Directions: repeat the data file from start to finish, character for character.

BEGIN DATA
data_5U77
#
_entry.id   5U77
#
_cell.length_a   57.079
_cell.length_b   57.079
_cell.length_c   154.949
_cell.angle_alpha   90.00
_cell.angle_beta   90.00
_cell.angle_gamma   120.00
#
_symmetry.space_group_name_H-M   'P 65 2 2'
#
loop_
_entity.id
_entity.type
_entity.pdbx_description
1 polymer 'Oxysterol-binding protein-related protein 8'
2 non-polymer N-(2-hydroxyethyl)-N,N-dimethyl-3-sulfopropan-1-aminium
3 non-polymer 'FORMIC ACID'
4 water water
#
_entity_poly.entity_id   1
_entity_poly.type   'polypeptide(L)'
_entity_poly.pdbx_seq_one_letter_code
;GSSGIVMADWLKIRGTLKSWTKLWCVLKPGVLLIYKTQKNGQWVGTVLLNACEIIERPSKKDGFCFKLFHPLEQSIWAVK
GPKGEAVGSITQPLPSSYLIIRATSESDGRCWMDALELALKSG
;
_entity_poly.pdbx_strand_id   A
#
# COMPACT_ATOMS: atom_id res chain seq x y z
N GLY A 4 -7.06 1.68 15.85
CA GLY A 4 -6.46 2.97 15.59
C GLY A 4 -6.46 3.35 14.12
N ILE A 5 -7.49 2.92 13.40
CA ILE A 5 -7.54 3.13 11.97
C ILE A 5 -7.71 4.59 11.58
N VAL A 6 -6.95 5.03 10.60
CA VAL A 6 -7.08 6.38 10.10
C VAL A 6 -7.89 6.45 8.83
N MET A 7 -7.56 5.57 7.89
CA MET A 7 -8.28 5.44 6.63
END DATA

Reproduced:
data_5U77
#
_entry.id   5U77
#
_cell.length_a   57.079
_cell.length_b   57.079
_cell.length_c   154.949
_cell.angle_alpha   90.00
_cell.angle_beta   90.00
_cell.angle_gamma   120.00
#
_symmetry.space_group_name_H-M   'P 65 2 2'
#
loop_
_entity.id
_entity.type
_entity.pdbx_description
1 polymer 'Oxysterol-binding protein-related protein 8'
2 non-polymer N-(2-hydroxyethyl)-N,N-dimethyl-3-sulfopropan-1-aminium
3 non-polymer 'FORMIC ACID'
4 water water
#
_entity_poly.entity_id   1
_entity_poly.type   'polypeptide(L)'
_entity_poly.pdbx_seq_one_letter_code
;GSSGIVMADWLKIRGTLKSWTKLWCVLKPGVLLIYKTQKNGQWVGTVLLNACEIIERPSKKDGFCFKLFHPLEQSIWAVK
GPKGEAVGSITQPLPSSYLIIRATSESDGRCWMDALELALKSG
;
_entity_poly.pdbx_strand_id   A
#
# COMPACT_ATOMS: atom_id res chain seq x y z
N GLY A 4 -7.06 1.68 15.85
CA GLY A 4 -6.46 2.97 15.59
C GLY A 4 -6.46 3.35 14.12
N ILE A 5 -7.49 2.92 13.40
CA ILE A 5 -7.54 3.13 11.97
C ILE A 5 -7.71 4.59 11.58
N VAL A 6 -6.95 5.03 10.60
CA VAL A 6 -7.08 6.38 10.10
C VAL A 6 -7.89 6.45 8.83
N MET A 7 -7.56 5.57 7.89
CA MET A 7 -8.28 5.44 6.63